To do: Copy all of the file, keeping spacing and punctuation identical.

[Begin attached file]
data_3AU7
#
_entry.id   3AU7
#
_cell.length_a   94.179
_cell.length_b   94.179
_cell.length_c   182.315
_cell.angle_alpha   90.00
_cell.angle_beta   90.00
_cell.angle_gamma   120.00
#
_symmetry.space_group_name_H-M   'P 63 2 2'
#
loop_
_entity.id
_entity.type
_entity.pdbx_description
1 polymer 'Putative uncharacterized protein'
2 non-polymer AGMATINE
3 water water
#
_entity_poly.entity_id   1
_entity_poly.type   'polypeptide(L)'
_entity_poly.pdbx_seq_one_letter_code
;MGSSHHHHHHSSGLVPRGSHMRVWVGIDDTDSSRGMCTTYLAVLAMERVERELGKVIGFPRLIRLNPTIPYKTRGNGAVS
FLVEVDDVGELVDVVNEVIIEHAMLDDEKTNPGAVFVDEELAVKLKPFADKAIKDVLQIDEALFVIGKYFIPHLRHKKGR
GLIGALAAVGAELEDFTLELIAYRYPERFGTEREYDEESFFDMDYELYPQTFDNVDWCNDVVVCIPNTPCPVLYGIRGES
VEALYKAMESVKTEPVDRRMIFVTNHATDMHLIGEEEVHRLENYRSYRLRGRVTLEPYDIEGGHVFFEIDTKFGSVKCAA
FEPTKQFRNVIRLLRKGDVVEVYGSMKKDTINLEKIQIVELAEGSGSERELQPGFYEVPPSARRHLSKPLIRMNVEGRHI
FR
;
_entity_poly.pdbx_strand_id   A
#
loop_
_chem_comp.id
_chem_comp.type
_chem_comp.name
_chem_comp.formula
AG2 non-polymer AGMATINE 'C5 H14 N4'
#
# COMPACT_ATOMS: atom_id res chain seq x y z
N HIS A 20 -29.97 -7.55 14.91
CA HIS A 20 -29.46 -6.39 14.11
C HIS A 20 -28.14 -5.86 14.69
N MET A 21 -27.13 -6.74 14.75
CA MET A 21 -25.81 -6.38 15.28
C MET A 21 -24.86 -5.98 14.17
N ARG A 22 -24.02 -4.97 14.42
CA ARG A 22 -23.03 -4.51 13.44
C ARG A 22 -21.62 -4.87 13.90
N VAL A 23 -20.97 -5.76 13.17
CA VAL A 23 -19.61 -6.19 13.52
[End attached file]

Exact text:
data_3AU7
#
_entry.id   3AU7
#
_cell.length_a   94.179
_cell.length_b   94.179
_cell.length_c   182.315
_cell.angle_alpha   90.00
_cell.angle_beta   90.00
_cell.angle_gamma   120.00
#
_symmetry.space_group_name_H-M   'P 63 2 2'
#
loop_
_entity.id
_entity.type
_entity.pdbx_description
1 polymer 'Putative uncharacterized protein'
2 non-polymer AGMATINE
3 water water
#
_entity_poly.entity_id   1
_entity_poly.type   'polypeptide(L)'
_entity_poly.pdbx_seq_one_letter_code
;MGSSHHHHHHSSGLVPRGSHMRVWVGIDDTDSSRGMCTTYLAVLAMERVERELGKVIGFPRLIRLNPTIPYKTRGNGAVS
FLVEVDDVGELVDVVNEVIIEHAMLDDEKTNPGAVFVDEELAVKLKPFADKAIKDVLQIDEALFVIGKYFIPHLRHKKGR
GLIGALAAVGAELEDFTLELIAYRYPERFGTEREYDEESFFDMDYELYPQTFDNVDWCNDVVVCIPNTPCPVLYGIRGES
VEALYKAMESVKTEPVDRRMIFVTNHATDMHLIGEEEVHRLENYRSYRLRGRVTLEPYDIEGGHVFFEIDTKFGSVKCAA
FEPTKQFRNVIRLLRKGDVVEVYGSMKKDTINLEKIQIVELAEGSGSERELQPGFYEVPPSARRHLSKPLIRMNVEGRHI
FR
;
_entity_poly.pdbx_strand_id   A
#
loop_
_chem_comp.id
_chem_comp.type
_chem_comp.name
_chem_comp.formula
AG2 non-polymer AGMATINE 'C5 H14 N4'
#
# COMPACT_ATOMS: atom_id res chain seq x y z
N HIS A 20 -29.97 -7.55 14.91
CA HIS A 20 -29.46 -6.39 14.11
C HIS A 20 -28.14 -5.86 14.69
N MET A 21 -27.13 -6.74 14.75
CA MET A 21 -25.81 -6.38 15.28
C MET A 21 -24.86 -5.98 14.17
N ARG A 22 -24.02 -4.97 14.42
CA ARG A 22 -23.03 -4.51 13.44
C ARG A 22 -21.62 -4.87 13.90
N VAL A 23 -20.97 -5.76 13.17
CA VAL A 23 -19.61 -6.19 13.52